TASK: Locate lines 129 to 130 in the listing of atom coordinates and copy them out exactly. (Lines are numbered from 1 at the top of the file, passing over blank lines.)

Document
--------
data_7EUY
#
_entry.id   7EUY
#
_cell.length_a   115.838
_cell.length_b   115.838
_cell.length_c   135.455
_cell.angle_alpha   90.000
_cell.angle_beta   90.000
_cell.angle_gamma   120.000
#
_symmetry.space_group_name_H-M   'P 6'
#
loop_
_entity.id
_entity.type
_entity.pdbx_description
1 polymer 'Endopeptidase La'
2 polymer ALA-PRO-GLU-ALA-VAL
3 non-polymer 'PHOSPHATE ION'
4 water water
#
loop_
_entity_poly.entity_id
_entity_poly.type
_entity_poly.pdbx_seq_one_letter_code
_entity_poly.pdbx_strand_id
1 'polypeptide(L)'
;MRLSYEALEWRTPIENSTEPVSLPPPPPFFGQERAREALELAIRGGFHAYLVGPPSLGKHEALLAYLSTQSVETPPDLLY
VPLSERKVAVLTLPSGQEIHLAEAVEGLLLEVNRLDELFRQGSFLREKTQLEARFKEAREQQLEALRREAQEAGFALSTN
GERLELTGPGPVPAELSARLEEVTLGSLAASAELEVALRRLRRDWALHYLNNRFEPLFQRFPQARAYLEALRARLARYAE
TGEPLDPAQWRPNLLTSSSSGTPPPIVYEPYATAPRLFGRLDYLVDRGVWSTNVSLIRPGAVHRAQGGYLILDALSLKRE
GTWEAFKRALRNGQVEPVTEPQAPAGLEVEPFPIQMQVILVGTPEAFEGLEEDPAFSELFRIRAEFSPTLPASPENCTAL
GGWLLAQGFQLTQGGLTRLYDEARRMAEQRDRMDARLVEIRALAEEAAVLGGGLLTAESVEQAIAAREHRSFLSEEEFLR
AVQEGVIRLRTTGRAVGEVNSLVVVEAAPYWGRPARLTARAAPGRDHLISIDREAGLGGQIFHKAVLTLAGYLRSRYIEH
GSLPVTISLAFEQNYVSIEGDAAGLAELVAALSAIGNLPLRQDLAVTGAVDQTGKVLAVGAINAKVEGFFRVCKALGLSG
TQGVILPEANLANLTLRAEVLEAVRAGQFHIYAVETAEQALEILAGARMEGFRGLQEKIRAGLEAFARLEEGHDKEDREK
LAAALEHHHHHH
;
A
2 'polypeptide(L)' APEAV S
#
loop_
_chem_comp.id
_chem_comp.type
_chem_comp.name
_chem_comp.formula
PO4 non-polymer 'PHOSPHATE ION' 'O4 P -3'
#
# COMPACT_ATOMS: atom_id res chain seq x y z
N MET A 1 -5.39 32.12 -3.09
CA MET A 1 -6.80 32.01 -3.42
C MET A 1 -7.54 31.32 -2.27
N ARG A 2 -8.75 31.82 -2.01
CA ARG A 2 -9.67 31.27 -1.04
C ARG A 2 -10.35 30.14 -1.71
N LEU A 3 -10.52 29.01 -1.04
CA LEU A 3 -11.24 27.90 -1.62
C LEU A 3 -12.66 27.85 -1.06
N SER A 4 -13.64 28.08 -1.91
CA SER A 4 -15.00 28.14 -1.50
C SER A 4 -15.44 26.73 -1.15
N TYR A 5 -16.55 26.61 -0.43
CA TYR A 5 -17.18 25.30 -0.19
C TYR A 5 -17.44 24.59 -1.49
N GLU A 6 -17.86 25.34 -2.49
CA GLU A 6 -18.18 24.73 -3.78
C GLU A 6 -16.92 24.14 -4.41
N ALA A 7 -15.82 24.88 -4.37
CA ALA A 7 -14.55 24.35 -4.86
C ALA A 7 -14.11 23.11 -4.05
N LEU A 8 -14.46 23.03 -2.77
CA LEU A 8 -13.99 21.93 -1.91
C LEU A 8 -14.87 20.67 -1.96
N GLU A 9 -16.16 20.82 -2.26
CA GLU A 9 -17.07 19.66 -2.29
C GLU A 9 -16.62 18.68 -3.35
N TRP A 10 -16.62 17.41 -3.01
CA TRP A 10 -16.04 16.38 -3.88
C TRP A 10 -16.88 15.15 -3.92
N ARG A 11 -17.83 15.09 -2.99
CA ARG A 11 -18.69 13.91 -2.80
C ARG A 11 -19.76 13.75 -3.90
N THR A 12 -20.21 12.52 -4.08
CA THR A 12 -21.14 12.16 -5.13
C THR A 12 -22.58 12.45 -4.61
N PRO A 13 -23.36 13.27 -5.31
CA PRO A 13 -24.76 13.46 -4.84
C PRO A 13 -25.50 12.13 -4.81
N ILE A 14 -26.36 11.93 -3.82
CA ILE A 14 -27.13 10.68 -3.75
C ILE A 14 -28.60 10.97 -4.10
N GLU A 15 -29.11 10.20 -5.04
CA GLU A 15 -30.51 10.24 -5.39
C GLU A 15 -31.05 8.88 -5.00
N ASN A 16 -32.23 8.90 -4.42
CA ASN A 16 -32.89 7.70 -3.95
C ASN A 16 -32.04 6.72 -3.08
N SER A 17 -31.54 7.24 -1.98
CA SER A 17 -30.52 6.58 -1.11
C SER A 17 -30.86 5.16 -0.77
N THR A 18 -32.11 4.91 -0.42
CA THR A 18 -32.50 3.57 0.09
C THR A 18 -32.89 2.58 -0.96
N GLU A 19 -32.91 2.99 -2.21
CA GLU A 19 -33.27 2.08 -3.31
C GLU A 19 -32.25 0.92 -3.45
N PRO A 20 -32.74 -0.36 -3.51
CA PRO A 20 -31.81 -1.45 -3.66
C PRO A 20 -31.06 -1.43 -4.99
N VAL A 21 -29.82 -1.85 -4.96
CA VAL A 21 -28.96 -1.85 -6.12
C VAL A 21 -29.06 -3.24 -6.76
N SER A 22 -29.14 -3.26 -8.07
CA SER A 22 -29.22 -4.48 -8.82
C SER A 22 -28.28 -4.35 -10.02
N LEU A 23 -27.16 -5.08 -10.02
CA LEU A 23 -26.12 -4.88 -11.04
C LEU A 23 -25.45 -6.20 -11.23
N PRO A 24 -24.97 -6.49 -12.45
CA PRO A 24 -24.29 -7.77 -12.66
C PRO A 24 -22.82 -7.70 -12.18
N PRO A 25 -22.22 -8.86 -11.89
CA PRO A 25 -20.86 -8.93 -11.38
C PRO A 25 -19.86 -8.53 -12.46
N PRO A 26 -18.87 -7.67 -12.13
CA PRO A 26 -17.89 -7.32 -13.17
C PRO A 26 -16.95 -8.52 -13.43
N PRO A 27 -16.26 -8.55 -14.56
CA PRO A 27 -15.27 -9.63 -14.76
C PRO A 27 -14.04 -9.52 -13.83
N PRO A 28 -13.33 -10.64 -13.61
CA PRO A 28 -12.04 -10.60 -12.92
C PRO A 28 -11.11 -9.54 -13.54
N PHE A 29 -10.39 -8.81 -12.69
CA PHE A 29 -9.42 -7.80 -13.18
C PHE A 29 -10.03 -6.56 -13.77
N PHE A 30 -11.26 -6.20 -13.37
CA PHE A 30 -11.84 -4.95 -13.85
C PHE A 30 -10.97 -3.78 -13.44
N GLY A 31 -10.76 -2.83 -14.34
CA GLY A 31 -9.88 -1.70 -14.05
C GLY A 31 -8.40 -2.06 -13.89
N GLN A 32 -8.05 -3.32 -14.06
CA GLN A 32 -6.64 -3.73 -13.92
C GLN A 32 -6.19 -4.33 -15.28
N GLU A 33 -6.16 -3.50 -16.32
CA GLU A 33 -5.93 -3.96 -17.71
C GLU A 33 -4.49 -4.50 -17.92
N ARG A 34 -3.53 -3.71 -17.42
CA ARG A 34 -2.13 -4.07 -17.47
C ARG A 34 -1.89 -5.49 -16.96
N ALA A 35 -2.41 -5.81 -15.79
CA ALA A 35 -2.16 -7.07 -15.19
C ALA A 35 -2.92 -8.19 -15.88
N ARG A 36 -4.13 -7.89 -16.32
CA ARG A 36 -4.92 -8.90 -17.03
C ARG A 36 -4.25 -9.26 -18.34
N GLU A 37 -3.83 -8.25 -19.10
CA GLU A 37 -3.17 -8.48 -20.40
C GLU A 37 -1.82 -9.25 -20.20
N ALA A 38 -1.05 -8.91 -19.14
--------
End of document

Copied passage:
N PRO A 27 -16.26 -8.55 -14.56
CA PRO A 27 -15.27 -9.63 -14.76